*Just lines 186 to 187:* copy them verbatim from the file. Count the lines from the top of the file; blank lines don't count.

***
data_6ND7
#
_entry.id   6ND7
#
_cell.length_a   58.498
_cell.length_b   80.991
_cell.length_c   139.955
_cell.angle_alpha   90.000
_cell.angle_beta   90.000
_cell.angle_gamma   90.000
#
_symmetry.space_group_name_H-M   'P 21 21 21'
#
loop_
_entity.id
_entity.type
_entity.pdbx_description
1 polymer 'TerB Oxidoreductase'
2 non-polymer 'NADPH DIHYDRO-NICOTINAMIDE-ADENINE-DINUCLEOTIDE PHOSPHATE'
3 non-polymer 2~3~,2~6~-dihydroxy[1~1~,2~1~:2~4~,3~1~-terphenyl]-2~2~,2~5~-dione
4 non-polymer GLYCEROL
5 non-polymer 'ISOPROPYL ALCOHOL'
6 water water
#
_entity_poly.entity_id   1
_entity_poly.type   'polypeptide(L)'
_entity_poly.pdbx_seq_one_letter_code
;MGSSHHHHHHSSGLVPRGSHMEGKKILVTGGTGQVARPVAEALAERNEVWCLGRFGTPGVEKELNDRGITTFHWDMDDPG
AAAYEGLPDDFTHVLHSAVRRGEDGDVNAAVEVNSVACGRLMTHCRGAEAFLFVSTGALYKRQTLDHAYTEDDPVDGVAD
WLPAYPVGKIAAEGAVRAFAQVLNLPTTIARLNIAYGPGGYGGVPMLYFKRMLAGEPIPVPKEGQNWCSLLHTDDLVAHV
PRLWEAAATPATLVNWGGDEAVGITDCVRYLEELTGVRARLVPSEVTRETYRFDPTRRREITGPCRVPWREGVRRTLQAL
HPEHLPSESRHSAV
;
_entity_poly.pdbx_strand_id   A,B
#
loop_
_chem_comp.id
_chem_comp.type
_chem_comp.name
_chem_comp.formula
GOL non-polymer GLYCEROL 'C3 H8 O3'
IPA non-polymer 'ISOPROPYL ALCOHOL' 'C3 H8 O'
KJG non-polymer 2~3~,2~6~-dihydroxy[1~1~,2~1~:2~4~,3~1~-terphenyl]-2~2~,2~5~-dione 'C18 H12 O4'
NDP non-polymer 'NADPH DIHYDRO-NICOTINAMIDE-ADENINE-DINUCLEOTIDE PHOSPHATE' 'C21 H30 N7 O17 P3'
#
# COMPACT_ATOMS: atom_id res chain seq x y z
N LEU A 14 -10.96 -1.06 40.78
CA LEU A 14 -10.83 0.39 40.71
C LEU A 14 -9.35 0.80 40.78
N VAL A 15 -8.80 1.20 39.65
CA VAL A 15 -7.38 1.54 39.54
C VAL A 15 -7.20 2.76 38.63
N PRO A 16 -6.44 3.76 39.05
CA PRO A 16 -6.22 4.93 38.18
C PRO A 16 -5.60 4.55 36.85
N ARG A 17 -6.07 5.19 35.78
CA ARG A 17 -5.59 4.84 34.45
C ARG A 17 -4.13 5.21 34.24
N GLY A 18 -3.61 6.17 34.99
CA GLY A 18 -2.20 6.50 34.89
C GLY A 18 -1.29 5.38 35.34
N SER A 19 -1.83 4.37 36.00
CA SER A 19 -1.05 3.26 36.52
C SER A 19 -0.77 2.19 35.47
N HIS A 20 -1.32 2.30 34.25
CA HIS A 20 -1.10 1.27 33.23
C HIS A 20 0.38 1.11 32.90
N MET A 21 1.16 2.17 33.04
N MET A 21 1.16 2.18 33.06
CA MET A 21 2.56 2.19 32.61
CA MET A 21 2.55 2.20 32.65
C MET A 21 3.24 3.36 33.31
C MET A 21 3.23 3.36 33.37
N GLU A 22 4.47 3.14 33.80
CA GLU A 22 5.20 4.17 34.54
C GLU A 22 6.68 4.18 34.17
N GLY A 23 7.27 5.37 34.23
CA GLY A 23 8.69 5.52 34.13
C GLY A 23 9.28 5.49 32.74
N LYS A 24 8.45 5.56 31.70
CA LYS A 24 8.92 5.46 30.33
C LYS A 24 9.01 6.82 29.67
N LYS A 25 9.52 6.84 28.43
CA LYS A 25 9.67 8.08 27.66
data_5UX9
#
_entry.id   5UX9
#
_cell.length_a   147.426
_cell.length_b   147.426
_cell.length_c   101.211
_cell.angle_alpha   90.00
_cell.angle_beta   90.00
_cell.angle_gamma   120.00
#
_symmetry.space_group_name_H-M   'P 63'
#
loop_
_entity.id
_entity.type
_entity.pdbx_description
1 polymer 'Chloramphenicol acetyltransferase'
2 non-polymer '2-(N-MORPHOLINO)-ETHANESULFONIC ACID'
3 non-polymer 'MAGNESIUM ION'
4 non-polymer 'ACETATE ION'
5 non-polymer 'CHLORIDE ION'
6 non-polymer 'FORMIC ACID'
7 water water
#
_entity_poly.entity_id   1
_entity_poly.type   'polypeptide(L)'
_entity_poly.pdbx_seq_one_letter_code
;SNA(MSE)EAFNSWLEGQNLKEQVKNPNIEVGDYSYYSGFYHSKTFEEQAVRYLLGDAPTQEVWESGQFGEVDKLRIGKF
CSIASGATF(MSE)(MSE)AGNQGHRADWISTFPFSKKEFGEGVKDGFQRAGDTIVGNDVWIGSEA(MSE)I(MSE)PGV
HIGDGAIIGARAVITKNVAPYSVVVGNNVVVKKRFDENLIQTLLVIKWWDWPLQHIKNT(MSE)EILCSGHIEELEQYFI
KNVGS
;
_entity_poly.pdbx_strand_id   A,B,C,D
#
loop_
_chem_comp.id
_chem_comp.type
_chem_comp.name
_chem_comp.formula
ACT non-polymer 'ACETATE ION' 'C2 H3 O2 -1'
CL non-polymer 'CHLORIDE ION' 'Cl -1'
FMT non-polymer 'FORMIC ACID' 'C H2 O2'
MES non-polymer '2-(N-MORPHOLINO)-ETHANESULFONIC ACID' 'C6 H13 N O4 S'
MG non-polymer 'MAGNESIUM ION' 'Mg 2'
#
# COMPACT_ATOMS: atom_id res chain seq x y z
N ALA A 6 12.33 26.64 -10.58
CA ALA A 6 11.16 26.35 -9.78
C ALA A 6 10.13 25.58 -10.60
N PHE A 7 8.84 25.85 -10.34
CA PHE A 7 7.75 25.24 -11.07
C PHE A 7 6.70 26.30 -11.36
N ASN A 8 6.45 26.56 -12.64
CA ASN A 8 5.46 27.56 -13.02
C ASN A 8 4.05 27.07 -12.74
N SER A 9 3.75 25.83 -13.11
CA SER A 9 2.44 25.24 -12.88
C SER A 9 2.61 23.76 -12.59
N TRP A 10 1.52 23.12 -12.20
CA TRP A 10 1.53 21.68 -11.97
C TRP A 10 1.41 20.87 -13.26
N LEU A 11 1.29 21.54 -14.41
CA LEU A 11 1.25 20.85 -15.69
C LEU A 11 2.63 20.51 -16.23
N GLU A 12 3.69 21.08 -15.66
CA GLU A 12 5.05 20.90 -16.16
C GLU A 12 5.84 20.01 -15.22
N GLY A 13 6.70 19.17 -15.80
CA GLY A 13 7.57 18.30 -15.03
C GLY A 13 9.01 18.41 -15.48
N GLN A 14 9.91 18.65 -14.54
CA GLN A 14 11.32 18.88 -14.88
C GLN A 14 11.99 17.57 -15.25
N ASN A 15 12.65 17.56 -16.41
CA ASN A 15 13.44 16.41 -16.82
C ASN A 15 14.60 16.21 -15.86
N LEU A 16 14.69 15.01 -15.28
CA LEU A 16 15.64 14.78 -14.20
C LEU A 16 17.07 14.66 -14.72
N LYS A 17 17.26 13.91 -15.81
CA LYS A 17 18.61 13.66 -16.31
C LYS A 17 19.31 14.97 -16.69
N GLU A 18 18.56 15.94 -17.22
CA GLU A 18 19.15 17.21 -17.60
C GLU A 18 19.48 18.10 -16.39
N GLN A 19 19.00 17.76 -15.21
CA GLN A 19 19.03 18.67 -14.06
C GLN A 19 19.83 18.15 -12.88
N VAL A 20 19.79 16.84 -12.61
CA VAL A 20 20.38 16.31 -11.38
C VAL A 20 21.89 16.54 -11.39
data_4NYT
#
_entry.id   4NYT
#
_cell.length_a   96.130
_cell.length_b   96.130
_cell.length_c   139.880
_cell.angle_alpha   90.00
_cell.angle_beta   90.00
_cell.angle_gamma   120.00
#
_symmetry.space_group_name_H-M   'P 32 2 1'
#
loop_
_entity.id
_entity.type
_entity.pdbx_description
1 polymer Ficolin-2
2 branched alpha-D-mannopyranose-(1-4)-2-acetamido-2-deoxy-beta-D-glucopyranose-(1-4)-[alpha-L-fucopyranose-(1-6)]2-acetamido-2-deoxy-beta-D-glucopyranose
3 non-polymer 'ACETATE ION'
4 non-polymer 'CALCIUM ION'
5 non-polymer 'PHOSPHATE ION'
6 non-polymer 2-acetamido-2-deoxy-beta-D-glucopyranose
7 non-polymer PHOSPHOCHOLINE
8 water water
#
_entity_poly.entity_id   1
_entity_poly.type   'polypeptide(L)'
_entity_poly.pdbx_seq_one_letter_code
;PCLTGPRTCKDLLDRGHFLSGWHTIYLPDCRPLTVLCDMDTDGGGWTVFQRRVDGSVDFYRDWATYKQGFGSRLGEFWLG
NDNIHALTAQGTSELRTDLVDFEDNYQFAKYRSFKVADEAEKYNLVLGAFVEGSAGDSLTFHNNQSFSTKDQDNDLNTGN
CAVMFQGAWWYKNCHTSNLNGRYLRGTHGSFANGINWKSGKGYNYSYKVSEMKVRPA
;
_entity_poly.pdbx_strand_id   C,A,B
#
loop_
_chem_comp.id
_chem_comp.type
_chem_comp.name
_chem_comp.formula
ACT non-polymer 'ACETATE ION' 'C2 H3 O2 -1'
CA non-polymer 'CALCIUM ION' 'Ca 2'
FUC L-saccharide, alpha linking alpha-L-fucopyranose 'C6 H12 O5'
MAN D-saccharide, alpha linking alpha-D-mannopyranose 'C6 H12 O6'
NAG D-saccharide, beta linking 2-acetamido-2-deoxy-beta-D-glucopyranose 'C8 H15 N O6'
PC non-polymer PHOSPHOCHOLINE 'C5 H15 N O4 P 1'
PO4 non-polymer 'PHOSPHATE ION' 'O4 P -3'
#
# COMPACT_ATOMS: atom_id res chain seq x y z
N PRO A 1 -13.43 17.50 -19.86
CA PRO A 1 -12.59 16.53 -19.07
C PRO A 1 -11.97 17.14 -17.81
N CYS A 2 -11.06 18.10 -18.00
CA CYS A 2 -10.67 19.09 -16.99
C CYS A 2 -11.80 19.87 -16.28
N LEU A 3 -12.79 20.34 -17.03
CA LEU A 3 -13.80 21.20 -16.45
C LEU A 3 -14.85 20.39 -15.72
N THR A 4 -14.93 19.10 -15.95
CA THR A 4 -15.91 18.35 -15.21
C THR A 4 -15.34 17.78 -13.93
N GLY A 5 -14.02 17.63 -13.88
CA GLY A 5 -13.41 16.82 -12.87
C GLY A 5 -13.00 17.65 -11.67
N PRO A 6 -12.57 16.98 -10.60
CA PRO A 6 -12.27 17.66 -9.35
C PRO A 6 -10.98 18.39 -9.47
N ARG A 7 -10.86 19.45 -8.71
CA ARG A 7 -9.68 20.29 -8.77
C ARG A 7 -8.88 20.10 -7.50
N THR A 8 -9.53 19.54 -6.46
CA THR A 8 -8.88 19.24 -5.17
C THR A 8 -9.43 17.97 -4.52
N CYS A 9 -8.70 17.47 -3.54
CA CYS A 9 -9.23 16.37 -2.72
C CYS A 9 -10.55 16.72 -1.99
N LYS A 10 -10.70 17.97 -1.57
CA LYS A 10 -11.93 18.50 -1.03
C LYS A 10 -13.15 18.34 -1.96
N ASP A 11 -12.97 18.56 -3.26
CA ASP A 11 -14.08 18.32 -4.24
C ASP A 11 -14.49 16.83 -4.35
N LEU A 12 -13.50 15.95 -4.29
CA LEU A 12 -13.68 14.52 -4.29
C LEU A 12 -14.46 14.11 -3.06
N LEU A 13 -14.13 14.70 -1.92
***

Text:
_cell.angle_gamma   120.00
#